Warning; tears can damage cellphone

Tears damaged a cellphone, in an n of 1 study recently reported on a Tech News Blog.

Warning: Tears can damage your cell phone reads the informative headline, which I found in the "esoteric" group of posts.

Unlike some of her more effusive phone conversations, the call in question had lasted only around 10 minutes, with maybe five minutes of actual water flow, she said.

Amy knew something was wrong almost immediately--and this time it wasn't her relationship.

"The keypad started to malfunction. I couldn't hit the 'send' button, and that was very sad," she said. The next day the Sprint customer support people told her the phone had water corrosion.

But what was behind the emotional meltdown? The article does not provide any clue. Being psychologically minded, I would have liked a more explicit back-story, a holistic take on the cause of the "actual water flow." Instead, the front story is Amy's concern about her phone:

The phone meltdown "was a big deal," she said, with no small amount of anguish. "It affected several of my jobs and affected my relationship."

Unfortunately the initial emotional trigger led to cellphone malfunction which then created a cascade of events, with an ensuing multiplier effect.

That, one could suppose, is why holistic health places emphasis on balance. In the age of technological gadgets, it is important to have one's emotions in balance, or at least, if one is going to engage in cathartic therapeutic primeval gestalt releases, to be in a clear space for the same, namely by disconnecting the headset before moving the chi.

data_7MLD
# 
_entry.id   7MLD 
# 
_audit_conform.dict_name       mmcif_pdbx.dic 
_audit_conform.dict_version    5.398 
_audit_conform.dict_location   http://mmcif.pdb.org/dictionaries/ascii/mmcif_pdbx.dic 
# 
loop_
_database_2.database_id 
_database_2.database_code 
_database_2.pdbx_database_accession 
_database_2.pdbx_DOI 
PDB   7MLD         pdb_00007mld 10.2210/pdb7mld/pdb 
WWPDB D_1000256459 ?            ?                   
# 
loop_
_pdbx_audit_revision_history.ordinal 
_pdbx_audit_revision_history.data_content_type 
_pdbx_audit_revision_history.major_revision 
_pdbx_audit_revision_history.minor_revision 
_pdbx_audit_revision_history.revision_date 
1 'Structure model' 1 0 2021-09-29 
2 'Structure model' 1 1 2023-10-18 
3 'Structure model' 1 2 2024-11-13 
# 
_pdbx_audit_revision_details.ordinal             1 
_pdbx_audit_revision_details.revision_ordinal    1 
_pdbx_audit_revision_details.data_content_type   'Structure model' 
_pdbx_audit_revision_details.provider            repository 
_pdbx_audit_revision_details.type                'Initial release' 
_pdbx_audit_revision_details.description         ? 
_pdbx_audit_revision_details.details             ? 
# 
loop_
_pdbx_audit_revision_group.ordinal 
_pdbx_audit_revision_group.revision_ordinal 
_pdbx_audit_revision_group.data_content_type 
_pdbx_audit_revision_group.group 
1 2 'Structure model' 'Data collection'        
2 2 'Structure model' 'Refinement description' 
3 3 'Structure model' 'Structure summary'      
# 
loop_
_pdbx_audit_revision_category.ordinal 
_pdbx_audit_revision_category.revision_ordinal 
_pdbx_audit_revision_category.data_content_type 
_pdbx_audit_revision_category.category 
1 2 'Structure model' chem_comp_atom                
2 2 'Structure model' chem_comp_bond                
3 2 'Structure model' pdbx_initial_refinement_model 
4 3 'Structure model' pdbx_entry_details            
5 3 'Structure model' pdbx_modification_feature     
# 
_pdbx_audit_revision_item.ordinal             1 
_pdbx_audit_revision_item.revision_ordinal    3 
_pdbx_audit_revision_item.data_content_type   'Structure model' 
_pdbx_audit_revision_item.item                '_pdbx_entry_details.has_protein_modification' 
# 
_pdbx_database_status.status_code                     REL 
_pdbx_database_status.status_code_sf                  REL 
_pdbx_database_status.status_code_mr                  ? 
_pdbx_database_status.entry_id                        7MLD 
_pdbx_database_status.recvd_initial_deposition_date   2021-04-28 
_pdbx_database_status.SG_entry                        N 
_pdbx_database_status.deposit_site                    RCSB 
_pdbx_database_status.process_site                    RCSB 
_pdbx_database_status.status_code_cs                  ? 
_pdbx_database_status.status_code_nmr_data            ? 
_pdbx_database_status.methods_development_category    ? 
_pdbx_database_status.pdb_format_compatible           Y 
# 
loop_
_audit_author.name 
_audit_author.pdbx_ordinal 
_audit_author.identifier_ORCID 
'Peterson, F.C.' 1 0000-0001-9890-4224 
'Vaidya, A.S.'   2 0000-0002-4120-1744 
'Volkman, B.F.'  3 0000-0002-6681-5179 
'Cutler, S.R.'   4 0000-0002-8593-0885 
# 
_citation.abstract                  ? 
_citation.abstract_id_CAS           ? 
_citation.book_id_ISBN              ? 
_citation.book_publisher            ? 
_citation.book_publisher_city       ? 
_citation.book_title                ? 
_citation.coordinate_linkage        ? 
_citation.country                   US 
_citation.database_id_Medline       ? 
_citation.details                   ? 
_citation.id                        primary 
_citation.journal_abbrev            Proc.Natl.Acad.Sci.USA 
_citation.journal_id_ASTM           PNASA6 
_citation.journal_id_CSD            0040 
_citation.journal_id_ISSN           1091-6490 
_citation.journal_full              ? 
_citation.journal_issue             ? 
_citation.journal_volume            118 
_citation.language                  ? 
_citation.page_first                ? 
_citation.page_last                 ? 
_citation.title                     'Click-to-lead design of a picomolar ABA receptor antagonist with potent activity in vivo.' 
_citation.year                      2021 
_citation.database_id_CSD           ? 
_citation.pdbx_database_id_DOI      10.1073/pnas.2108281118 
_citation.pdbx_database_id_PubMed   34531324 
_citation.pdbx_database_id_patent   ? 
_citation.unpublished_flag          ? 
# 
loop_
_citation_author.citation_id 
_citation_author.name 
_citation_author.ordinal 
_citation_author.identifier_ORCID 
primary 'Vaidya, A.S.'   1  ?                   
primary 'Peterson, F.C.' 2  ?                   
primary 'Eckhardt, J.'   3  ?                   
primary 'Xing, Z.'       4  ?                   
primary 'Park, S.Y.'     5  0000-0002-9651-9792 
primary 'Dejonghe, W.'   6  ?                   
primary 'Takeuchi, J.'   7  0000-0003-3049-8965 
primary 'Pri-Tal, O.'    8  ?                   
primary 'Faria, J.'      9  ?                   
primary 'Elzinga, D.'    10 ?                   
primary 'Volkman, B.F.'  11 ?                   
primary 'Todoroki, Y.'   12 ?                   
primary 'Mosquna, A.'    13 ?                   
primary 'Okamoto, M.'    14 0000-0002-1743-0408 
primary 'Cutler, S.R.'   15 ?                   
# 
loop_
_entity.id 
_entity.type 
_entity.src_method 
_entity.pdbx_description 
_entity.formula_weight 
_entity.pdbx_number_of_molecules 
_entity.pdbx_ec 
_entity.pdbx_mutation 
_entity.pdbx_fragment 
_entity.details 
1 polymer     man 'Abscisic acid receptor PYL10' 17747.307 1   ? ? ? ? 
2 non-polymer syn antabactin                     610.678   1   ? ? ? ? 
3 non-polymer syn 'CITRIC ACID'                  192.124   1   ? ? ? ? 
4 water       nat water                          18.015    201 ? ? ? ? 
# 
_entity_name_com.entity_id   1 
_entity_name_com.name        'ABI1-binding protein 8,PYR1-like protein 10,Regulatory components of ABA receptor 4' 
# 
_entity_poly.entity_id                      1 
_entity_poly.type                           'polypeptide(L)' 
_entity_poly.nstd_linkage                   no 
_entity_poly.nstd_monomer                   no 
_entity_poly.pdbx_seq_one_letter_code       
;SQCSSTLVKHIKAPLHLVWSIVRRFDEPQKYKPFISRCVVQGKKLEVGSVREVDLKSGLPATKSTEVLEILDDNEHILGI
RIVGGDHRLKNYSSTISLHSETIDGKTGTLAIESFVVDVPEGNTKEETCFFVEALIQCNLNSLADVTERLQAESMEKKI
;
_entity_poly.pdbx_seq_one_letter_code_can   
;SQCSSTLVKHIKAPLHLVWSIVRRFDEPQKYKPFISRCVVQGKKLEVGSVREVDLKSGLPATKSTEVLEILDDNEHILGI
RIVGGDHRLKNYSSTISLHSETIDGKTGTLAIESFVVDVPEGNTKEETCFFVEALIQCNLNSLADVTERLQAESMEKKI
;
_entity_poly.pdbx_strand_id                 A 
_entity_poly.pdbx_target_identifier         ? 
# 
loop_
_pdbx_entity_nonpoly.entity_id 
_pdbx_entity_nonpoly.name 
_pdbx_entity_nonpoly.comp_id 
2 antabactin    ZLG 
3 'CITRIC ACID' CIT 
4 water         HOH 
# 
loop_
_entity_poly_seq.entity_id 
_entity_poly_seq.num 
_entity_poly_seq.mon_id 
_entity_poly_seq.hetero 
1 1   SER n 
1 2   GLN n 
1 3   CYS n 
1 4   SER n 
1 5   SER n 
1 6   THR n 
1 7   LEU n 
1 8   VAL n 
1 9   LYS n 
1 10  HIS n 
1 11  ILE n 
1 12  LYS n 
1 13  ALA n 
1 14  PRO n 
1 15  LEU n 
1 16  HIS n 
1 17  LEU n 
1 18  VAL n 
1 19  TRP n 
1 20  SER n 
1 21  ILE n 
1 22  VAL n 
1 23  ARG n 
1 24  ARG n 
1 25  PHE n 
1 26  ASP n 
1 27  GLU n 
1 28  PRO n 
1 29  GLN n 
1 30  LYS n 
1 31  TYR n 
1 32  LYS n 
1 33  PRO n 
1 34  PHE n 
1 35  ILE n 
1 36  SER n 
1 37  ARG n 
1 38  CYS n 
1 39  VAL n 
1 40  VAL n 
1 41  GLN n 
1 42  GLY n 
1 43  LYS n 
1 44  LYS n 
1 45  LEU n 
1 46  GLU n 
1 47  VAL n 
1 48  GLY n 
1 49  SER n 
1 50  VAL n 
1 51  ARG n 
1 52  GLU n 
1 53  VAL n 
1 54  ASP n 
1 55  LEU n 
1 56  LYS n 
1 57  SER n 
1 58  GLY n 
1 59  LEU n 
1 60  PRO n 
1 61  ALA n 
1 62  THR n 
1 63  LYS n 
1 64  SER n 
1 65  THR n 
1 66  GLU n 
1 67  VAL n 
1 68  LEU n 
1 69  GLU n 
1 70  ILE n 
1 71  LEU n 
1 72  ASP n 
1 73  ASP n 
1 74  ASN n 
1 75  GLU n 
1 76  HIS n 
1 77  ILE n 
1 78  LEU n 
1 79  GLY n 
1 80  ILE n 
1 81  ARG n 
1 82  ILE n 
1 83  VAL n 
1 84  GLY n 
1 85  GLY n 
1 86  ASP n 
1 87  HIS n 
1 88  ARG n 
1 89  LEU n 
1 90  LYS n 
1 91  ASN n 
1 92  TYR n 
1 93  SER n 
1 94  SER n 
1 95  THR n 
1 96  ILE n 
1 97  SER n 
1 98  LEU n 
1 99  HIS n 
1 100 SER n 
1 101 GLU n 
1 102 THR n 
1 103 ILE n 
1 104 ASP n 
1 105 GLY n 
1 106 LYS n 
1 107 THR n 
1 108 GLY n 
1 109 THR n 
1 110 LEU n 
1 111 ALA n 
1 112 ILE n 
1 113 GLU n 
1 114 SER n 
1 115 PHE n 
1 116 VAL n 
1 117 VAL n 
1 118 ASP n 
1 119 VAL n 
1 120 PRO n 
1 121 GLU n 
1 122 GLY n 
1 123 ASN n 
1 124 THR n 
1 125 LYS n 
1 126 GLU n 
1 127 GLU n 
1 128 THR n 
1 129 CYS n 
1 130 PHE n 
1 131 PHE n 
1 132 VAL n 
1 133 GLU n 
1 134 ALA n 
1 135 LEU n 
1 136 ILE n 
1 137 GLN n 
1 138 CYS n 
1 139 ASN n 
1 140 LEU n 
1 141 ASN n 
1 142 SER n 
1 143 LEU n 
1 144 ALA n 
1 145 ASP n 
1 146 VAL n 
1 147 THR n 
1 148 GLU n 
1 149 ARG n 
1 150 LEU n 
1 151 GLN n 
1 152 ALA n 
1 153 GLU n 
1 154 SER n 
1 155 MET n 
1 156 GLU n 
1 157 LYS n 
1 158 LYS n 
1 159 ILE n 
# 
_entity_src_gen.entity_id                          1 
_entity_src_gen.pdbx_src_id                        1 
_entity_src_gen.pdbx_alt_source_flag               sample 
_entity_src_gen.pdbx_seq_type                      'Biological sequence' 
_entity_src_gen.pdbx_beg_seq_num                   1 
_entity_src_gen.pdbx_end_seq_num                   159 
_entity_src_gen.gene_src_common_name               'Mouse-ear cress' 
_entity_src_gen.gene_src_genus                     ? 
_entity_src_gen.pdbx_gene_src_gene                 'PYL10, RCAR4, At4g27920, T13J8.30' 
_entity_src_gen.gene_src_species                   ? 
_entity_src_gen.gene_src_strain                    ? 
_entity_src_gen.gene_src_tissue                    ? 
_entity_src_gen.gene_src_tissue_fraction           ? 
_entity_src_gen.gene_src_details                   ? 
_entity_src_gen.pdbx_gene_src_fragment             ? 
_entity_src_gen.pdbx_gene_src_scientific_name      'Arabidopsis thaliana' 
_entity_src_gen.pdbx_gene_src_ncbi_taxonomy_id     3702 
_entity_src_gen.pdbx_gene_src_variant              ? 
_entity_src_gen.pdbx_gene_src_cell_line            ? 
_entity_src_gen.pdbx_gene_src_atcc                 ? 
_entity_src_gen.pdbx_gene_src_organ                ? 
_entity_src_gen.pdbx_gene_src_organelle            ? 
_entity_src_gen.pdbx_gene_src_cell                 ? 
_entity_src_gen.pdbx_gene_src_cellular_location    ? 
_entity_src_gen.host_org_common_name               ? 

This may be a paradox: you have to unplug before you can really plug in.

Of course, some people do grieve over the phone and that should be honored, together with the sense of support the technology can provide. That having been said, there is such a thing as cellphone addiction, and it seems there would be something odd about qunatum jumping from shedding tears about a relationship to shedding tears about a waterlogged phone.
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Law Offices of Michael H. Cohen offers general corporate legal services, litigation consultation, and expertise in health law with a unique focus on alternative, complementary, and integrative medical therapies. The firm represents medical doctors, allied health professionals (from psychologists to nurses and dentists) and other clinicians (from chiropractors to acupuncturists), solo entrepreneurs, hospitals, and educational and health care institutions.

Michael H. Cohen is Principal in Law Offices of Michael H. Cohen and also President of the Institute for Integrative and Energy Medicine (also known as the Institute for Health, Ethics, Law, Policy & Society), a forum for exploring legal, regulatory, ethical, and health policy issues involved in the judicious integration of complementary and alternative medical therapies (such as acupuncture and traditional oriental medicine, chiropractic, massage therapy, and herbal medicine) and conventional clinical care. The most recent published book by Michael H. Cohen on health care law, regulation, ethics and policy pertaining to complementary, alternative and integrative medicine and related fields is Healing at the Borderland of Medicine and Religion, which follows Complementary and Alternative Medicine: Legal Boundaries and Regulatory Perspectives (1998), Beyond Complementary Medicine: Legal and Ethical Perspectives on Health Care and Human Evolution (2000), and Future Medicine: Ethical Dilemmas, Regulatory Challenges, and Therapeutic Pathways to Health Care and Healing in Human Transformation (2003).

Health care and corporate lawyer Michael H. Cohen is licensed has been admitted to the Bar of California, Massachusetts, New York, and Washington D.C., and to the Bar of England and Wales as a Solicitor (non-practicing).
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